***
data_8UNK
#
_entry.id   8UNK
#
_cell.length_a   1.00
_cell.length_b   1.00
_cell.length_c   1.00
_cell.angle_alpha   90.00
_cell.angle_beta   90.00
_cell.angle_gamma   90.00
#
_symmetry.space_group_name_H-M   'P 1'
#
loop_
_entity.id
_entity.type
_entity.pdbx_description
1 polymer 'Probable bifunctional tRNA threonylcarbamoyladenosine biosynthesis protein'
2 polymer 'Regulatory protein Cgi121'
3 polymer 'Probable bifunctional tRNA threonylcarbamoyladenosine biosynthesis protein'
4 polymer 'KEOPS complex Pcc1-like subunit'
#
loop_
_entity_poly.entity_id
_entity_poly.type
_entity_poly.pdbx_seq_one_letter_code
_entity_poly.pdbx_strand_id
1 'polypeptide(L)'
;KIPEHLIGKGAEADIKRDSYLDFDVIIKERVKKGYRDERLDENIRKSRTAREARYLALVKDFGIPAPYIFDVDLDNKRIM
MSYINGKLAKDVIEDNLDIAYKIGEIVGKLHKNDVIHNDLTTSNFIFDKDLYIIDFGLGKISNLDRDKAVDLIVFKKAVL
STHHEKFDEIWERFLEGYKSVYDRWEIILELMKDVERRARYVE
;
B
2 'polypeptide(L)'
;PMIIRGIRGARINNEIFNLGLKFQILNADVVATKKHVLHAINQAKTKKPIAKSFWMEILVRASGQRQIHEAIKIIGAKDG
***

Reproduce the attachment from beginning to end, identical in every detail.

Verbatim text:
data_8UNK
#
_entry.id   8UNK
#
_cell.length_a   1.00
_cell.length_b   1.00
_cell.length_c   1.00
_cell.angle_alpha   90.00
_cell.angle_beta   90.00
_cell.angle_gamma   90.00
#
_symmetry.space_group_name_H-M   'P 1'
#
loop_
_entity.id
_entity.type
_entity.pdbx_description
1 polymer 'Probable bifunctional tRNA threonylcarbamoyladenosine biosynthesis protein'
2 polymer 'Regulatory protein Cgi121'
3 polymer 'Probable bifunctional tRNA threonylcarbamoyladenosine biosynthesis protein'
4 polymer 'KEOPS complex Pcc1-like subunit'
#
loop_
_entity_poly.entity_id
_entity_poly.type
_entity_poly.pdbx_seq_one_letter_code
_entity_poly.pdbx_strand_id
1 'polypeptide(L)'
;KIPEHLIGKGAEADIKRDSYLDFDVIIKERVKKGYRDERLDENIRKSRTAREARYLALVKDFGIPAPYIFDVDLDNKRIM
MSYINGKLAKDVIEDNLDIAYKIGEIVGKLHKNDVIHNDLTTSNFIFDKDLYIIDFGLGKISNLDRDKAVDLIVFKKAVL
STHHEKFDEIWERFLEGYKSVYDRWEIILELMKDVERRARYVE
;
B
2 'polypeptide(L)'
;PMIIRGIRGARINNEIFNLGLKFQILNADVVATKKHVLHAINQAKTKKPIAKSFWMEILVRASGQRQIHEAIKIIGAKDG